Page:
Vickers Luger

In addition to the British proof marks on various parts, the Dutch acceptance mark of the scrolled ‘W’ monogram of Queen Wilhelmina surmounted by a crown may or may not be found on the left side of the receiver.

At pages 134-5, Martens and de Vries remark upon the existence of Vickers Luger pistols with two-digit serial numbers. Although unable to provide a firm explanation for the lower numbers, they offer three possibilities. One is the allocation of these numbers by Vickers to pistols replacing those rejected by the Dutch authorities. Another is the allocation of these numbers by the Dutch to pistols assembled in the East Indies from combined factory spares and parts fabricated in the small arms arsenal in Java. The KNIL served in both the East Indies and the West Indies and the preferred explanation appears to be that a separate, small order for Vickers Lugers for supply to the KNIL in the West Indies was placed in 1920. Even so, no evidence is educed to support this argument.

Martens and de Vries add a further complication to an already confused situation by commenting at page 134 that, in the 1930s, nineteen Vickers Luger pistols numbered 14002 to 14020 in the East Indies series were shipped to the West Indies. This is not a serial number range noted previously by these authors or by any other source.

Martens and de Vries comment upon the existence of at least two Vickers Lugers of commercial quality and surmise that as many as thirty may have been manufactured in this grade, with possible serial numbers in the range 10182-10210. The known specimens are numbered 10184 and 10206, following the KNIL series, and both have ‘VICKERS’ over ‘LTD’ on the forward toggle link.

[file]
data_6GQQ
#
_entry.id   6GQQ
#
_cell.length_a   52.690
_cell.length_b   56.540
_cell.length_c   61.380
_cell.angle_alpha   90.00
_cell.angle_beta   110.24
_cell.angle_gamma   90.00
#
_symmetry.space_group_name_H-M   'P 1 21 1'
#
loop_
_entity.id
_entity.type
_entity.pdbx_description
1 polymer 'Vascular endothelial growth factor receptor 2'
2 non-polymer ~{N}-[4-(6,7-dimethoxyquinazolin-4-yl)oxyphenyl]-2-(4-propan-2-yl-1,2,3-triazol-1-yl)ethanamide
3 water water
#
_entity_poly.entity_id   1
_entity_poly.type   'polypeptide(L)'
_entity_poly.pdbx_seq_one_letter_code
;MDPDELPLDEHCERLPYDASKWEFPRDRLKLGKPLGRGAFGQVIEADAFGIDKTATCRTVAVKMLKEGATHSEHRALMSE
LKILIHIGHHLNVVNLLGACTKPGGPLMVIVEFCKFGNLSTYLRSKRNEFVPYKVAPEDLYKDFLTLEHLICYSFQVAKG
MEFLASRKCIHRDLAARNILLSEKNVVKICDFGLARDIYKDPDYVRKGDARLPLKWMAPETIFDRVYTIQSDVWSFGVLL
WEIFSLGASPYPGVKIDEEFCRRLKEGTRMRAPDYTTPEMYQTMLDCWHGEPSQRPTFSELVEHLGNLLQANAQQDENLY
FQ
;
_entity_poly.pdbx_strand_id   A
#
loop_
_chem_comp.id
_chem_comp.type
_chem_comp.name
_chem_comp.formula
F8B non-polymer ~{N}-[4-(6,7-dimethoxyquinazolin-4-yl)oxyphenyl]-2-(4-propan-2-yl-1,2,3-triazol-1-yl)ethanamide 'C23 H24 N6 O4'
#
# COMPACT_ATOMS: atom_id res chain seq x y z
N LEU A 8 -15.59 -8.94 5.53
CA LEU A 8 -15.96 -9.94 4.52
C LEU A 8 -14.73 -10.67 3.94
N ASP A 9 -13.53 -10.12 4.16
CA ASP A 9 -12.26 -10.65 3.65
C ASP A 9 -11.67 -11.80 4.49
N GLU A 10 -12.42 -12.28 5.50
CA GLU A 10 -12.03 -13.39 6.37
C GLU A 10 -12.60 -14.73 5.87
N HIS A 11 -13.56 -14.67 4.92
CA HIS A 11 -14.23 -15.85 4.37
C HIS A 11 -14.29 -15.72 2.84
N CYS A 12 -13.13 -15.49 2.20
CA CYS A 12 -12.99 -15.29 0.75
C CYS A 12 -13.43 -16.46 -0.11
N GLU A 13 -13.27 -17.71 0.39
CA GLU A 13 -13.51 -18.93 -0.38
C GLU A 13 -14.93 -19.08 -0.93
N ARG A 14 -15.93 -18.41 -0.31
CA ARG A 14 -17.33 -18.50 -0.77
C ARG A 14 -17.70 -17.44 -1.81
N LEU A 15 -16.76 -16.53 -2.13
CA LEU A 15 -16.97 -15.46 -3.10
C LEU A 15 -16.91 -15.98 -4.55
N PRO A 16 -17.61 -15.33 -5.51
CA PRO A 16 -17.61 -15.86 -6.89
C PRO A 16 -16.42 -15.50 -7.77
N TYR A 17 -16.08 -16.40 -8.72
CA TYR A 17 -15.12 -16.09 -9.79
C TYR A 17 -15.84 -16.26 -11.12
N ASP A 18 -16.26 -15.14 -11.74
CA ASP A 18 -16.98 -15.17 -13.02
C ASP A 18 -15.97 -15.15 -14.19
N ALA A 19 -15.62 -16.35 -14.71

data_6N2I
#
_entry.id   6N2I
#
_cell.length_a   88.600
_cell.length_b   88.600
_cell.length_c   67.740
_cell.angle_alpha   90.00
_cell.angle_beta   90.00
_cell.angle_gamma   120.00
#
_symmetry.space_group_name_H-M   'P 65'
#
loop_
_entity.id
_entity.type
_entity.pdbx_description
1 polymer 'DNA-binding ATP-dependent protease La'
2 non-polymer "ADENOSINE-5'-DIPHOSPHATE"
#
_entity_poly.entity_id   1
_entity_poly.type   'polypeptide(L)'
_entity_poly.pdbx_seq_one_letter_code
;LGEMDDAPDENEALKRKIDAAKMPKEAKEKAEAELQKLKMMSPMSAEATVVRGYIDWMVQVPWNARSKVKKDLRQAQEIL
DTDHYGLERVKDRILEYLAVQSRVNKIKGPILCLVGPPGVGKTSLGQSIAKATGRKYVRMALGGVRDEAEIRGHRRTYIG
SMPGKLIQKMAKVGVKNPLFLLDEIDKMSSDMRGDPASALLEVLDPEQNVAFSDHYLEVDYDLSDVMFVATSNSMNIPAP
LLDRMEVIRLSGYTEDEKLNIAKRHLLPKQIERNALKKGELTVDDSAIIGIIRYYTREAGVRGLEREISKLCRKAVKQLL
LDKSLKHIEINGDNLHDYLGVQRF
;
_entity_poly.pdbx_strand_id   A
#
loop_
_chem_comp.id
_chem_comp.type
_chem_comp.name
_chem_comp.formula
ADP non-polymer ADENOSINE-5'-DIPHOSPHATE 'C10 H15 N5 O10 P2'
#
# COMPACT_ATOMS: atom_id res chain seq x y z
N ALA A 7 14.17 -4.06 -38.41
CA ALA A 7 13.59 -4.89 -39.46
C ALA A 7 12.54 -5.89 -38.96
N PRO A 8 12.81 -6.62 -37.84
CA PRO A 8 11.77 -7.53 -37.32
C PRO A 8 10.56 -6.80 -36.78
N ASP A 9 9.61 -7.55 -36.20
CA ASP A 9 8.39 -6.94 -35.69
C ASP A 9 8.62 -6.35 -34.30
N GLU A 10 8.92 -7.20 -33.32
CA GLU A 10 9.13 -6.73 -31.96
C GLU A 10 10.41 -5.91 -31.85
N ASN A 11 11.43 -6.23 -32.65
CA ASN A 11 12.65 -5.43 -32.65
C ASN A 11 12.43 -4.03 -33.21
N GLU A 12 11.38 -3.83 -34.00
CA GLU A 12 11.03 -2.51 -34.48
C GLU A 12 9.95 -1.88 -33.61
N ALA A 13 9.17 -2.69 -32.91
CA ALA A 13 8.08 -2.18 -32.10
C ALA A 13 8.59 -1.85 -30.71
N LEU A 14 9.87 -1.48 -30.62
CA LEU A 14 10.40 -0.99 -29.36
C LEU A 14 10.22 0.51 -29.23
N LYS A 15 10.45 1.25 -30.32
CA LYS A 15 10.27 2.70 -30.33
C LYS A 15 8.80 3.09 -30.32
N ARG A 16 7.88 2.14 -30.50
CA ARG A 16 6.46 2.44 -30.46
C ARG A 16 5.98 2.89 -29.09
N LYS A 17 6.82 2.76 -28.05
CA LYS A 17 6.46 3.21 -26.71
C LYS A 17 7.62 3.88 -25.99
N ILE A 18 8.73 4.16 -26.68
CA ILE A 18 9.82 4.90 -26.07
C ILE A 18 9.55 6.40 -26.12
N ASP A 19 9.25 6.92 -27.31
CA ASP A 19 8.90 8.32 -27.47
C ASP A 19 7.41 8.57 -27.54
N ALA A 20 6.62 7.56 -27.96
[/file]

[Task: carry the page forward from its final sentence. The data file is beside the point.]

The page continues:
Number 10184 is a cased presentation piece with complete accessories. ‘RUST’ and ‘GELADEN’ are replaced by ‘SAFE’ and ‘LOADED’ and the pistol is said to be beautifully finished, with some acces-sories silver-plated. Number 10206 is also very finely finished but has the standard Dutch ‘RUST’ and ‘GELADEN’ markings. It has British proof marks but not the Dutch acceptance mark. The significance of the letter ‘Z’ in a diamond on the right side of the receiver above the trigger is not known. Numbers 10184 and 10206 both have finely chequered grip plates.
Vickers Luger: Cased

While some facets of the Vickers Luger question remain unresolved, the foregoing appears to confirm the belief that DWM and Vickers Ltd. collaborated to meet the Netherlands requirement for Luger pistols post-1918. According to Martens and Vries (p. 132) this was arranged by the Vickers representative in the Netherlands, Nederlandsche-Engelsche Technische Handel Maatschappji (Netherlands-English Technical Trading Company), and, apparently, the supply of weapon parts by Germany to Britain did not breach the provisions of the Versailles Treaty. The arrangement would have been of financial benefit to both companies at a time when the immense profits derived from war-time armaments and munitions manufacturing were no longer available, and when the German economy had disintegrated.

The proposition that the Netherlands ordered 10 000 Lugers from Vickers in the course of the 1914-1918 War is unconvincing. It seems that DWM Lugers were still being supplied to the Netherlands in 1916 (Datig, p.138) and the expanded Vickers facilities were straining to satisfy British demands. Certainly, Kenyon’s rationale for the placement of a Dutch order for Lugers on Vickers Ltd. at this time is patent nonsense.

We are much indebted to Keith Pattison for making available this additional information on the Vickers Luger pistols. If anyone has further relevant comments on the topic, they would  be much appreciated.